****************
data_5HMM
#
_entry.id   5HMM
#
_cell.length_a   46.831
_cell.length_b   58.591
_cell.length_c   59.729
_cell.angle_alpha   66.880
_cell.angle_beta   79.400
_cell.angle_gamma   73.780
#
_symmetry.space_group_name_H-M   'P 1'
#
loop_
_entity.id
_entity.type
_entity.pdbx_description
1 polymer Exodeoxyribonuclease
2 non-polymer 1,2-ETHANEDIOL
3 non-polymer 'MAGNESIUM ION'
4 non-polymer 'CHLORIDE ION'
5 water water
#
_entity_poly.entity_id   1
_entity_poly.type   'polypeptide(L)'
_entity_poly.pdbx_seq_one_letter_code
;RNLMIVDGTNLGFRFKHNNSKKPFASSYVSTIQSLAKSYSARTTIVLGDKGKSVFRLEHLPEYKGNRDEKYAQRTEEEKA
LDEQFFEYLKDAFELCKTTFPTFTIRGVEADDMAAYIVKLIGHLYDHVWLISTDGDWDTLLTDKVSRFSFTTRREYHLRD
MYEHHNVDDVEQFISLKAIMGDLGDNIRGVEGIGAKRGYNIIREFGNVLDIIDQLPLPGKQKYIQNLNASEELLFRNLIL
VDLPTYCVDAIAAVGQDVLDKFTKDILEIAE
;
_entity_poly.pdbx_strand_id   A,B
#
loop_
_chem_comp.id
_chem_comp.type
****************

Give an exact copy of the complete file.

data_5HMM
#
_entry.id   5HMM
#
_cell.length_a   46.831
_cell.length_b   58.591
_cell.length_c   59.729
_cell.angle_alpha   66.880
_cell.angle_beta   79.400
_cell.angle_gamma   73.780
#
_symmetry.space_group_name_H-M   'P 1'
#
loop_
_entity.id
_entity.type
_entity.pdbx_description
1 polymer Exodeoxyribonuclease
2 non-polymer 1,2-ETHANEDIOL
3 non-polymer 'MAGNESIUM ION'
4 non-polymer 'CHLORIDE ION'
5 water water
#
_entity_poly.entity_id   1
_entity_poly.type   'polypeptide(L)'
_entity_poly.pdbx_seq_one_letter_code
;RNLMIVDGTNLGFRFKHNNSKKPFASSYVSTIQSLAKSYSARTTIVLGDKGKSVFRLEHLPEYKGNRDEKYAQRTEEEKA
LDEQFFEYLKDAFELCKTTFPTFTIRGVEADDMAAYIVKLIGHLYDHVWLISTDGDWDTLLTDKVSRFSFTTRREYHLRD
MYEHHNVDDVEQFISLKAIMGDLGDNIRGVEGIGAKRGYNIIREFGNVLDIIDQLPLPGKQKYIQNLNASEELLFRNLIL
VDLPTYCVDAIAAVGQDVLDKFTKDILEIAE
;
_entity_poly.pdbx_strand_id   A,B
#
loop_
_chem_comp.id
_chem_comp.type